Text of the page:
Over the past few seasons, Shaw has interviewed for several head coaching jobs, but has yet to finish first. Shaw brings the blessing of Phil Jackson and Kobe Bryant and a Lakers pedigree (a quality that matters to Sterling, loath as the Clippers would be to admit it). Over the past two years, Shaw has been steeped in Indiana’s meticulous game prep, and the Pacers’ impressive run this spring helps his cause.
Now that Memphis has signaled it’s comfortable starting next season without Hollins, the Clippers can pursue its fascination with the Grizzlies coach. Hollins would be a more expensive hire than either Gentry or Shaw, but toughness has emerged as a buzzword inside the Clippers as they draw up the prerequisites for the job. Being the head coach of the Clippers means, first and foremost, earning the respect of Paul, Griffin and a professional but demanding group of veterans. There’s a popular notion that Paul wants unilateral control of the Clippers. But those who play alongside him say that characterization doesn’t capture the full picture. They describe a superstar who prefers to commandeer most of the half-court possessions, but who also grew up in a staunchly disciplined environment and wants a kindred spirit as coach, a man who can get 14 guys to buy into a common vision. Hollins, who wrangled a wide assortment of egos and temperaments in Memphis, is regarded as someone who can accomplish that.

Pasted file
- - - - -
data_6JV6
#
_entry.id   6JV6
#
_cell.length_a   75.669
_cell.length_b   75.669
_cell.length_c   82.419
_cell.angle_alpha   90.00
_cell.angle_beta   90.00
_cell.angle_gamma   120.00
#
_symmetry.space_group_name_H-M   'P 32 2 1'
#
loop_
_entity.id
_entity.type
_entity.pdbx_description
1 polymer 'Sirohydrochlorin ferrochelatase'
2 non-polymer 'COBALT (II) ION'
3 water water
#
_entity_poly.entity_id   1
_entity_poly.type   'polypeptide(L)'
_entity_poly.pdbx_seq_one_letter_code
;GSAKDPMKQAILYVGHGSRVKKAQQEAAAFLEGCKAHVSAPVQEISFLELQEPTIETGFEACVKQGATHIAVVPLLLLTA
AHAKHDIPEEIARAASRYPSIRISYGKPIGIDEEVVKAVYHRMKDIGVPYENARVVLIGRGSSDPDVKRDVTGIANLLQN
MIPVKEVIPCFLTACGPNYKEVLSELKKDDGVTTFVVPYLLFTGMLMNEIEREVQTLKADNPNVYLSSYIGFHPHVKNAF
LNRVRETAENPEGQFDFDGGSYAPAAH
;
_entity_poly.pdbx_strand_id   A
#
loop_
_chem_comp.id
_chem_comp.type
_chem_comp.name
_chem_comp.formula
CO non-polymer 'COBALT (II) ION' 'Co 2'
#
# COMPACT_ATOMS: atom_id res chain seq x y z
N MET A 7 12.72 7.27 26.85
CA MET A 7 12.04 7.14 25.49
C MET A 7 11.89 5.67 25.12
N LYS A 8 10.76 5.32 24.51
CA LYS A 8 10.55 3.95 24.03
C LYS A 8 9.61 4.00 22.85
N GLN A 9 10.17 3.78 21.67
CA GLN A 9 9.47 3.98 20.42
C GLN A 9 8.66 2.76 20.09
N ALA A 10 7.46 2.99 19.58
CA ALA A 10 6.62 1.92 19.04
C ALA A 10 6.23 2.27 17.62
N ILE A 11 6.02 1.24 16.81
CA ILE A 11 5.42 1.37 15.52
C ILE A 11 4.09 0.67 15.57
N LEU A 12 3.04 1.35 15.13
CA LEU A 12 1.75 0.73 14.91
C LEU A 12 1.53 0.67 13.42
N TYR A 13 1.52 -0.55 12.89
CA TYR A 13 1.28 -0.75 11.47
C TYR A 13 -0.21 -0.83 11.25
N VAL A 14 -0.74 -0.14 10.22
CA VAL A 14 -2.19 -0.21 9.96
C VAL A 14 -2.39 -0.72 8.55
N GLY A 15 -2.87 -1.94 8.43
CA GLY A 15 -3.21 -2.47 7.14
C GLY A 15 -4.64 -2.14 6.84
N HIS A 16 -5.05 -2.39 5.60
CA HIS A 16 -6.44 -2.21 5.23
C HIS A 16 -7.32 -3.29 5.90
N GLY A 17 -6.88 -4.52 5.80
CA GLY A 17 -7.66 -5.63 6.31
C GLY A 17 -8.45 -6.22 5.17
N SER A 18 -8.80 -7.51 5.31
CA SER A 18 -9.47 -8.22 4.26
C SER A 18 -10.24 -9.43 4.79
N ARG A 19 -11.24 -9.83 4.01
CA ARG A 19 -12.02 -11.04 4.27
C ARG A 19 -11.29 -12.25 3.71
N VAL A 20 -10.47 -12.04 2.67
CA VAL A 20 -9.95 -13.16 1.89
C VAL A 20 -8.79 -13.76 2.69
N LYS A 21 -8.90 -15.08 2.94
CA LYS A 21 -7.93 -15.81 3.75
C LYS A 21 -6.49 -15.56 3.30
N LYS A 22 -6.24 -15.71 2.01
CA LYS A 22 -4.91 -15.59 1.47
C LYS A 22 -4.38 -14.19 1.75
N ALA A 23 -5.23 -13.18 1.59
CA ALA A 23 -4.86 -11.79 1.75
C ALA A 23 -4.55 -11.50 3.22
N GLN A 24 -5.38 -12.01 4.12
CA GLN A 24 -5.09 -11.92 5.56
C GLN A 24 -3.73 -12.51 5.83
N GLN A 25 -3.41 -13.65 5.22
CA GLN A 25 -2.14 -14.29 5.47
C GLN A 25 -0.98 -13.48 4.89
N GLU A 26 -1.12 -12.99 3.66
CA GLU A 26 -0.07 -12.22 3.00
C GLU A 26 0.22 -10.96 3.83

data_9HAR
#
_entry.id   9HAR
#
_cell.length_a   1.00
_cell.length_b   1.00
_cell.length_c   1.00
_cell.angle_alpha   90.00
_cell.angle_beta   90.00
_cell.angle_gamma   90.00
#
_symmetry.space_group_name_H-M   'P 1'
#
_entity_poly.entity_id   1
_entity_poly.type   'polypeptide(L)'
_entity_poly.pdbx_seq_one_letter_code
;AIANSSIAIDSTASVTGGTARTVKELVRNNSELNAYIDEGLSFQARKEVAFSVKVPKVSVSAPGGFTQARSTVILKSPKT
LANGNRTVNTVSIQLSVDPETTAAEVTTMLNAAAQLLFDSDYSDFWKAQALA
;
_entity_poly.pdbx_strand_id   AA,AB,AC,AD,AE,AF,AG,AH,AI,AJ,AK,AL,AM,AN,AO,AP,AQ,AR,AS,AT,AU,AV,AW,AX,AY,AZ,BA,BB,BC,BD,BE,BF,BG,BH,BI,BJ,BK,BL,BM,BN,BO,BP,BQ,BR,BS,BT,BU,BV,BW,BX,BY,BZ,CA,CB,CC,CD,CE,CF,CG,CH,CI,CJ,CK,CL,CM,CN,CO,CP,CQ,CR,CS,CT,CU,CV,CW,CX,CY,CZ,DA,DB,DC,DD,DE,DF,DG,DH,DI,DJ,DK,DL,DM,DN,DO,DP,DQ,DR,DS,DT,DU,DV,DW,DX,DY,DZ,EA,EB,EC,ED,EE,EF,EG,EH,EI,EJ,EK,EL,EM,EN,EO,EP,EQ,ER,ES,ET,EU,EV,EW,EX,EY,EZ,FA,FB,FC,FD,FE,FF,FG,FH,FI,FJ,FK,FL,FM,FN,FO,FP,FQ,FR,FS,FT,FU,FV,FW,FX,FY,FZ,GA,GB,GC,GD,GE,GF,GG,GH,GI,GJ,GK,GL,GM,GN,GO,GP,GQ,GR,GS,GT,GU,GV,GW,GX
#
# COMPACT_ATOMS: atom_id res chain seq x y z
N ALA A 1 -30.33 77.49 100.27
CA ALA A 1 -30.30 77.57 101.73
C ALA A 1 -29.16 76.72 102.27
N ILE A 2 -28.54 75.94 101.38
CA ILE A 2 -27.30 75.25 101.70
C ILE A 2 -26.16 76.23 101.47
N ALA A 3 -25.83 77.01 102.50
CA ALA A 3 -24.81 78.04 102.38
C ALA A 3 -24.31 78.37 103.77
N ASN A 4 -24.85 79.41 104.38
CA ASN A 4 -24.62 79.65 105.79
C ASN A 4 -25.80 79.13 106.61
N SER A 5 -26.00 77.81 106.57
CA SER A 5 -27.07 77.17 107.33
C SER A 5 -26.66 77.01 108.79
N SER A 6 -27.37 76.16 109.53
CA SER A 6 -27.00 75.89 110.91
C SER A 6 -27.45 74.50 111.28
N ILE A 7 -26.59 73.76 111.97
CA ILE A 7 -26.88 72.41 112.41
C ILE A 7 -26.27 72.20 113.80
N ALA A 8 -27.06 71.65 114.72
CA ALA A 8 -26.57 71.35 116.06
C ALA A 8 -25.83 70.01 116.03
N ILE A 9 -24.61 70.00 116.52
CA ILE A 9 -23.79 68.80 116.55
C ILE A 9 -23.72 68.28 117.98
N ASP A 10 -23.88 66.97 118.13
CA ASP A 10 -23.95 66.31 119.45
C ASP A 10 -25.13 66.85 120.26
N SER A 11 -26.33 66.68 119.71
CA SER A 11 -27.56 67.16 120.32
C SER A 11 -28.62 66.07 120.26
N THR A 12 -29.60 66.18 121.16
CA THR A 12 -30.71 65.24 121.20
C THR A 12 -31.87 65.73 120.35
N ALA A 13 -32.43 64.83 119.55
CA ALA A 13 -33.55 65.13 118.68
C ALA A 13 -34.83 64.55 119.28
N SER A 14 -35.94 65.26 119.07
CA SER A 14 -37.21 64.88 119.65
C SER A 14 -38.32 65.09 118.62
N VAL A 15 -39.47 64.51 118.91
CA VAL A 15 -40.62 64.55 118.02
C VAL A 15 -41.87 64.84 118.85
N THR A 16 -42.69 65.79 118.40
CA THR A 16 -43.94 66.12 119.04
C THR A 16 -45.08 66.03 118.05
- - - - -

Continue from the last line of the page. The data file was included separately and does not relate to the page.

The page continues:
Should Karl become an official candidate, he would be the luminary in the field, a legend who has won 1,131 games and compiled a .599 winning percentage. The Clippers have been battered in the local media since firing Del Negro, and a Karl hire would likely get the pitchforks back in the shed. The same would be true of Van Gundy, whose name has been connected to various openings in recent seasons. Are Karl and Van Gundy legitimate candidates, and would either accept the job if offered it, or are they high-profile names who lend gravitas and sex appeal to the sweepstakes?